Sunday, March 26, 2006

Driving Defensively: A letter

One wonderful aspect of blogging and building websites is the great letters you get. Excerpts from a recent one:

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One more note, I think paid plane fare is a thing of the past; if you come now it's on your own dime and the best one can hope for is reimbursement (some or all) after the contract is up. My employer wouldn't offer to pay anything for my ticket, although I do have performance and attendance bonuses I meet every month that will make up for it.

One thing others have told me about Taiwan and I agree with is the driving habits. You don't say it on your site, but people in the south tend to be worse drivers (more speeding and agression) than those in the north. About the only time they, cars and scooters, don't drive recklessly around me is when I'm carrying my folding shopping cart to the market. When they see a big metal item in front of their body or bodywork, they don't come close. I'm not suggesting that I'm agressive, but rather the drivers don't try to come close when they see the potential damage. I call it the "pain and paint" philosophy: people only pay attention and back off when they or their property will be hurt.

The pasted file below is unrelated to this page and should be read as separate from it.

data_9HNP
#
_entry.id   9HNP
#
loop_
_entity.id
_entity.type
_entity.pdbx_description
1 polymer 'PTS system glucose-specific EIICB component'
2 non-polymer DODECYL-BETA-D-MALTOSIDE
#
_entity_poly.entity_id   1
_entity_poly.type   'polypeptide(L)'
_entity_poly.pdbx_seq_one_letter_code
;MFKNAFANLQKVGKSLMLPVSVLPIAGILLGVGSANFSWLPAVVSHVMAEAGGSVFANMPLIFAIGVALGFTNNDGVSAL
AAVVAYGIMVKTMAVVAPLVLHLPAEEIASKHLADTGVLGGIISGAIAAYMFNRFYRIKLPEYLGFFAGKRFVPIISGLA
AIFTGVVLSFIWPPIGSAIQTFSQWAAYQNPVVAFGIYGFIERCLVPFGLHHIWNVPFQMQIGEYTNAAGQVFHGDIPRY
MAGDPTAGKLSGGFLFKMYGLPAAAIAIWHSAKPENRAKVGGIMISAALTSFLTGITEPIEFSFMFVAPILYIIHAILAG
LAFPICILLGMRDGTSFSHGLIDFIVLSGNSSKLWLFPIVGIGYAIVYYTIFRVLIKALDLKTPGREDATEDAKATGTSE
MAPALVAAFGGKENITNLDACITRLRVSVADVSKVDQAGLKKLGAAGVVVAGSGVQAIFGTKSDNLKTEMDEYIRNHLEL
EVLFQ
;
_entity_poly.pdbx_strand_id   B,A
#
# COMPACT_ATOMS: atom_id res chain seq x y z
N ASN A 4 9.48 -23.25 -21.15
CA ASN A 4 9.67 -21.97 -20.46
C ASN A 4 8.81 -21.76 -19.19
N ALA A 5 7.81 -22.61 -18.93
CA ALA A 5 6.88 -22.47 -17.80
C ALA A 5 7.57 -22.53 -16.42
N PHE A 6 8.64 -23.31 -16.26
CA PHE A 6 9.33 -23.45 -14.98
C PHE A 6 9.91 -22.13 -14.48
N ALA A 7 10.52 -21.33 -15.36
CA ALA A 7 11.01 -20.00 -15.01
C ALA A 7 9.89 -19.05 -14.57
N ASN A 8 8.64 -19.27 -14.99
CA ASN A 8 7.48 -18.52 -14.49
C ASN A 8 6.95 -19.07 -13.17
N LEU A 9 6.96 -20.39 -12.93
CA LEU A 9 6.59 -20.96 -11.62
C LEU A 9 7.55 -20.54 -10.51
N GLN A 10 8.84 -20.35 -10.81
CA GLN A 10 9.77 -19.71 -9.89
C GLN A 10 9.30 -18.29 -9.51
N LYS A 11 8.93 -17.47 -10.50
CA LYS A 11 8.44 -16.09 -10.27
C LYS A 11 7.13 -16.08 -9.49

I'm glad I brought with me from Korea the extra cycling gear I used there: plastic hand, elbow and knee pads that rollerbladers use. In four months here I've lost count already the number of times those have saved me from these idiot drivers. When a car tries to cut me off, my knee scraping on the panel and elbow on the window is much more effective than skin at making them move over, and the same applies to the hands of scooter drivers who try to muscle me off the road; it's funny to see one take his hand off the accelerator and shake the pain off his hand when his hand bangs into mine. As above, I'm not being the aggressor, I'm riding in straight lines and the Taiwanese weave like lunatics.

Because I know and have seen way too much to write in a first email, it would be better to send a list of differences for those are interested or want to leave Korea for greener pastures. And I do mean *green*; if you think Taipei is bereft of plant life, it's a rain forest compared to Seoul. Many parts of Seoul have no bugs because the land is so dead. [S. Taiwan] is almost as green as I remember Vancouver to be.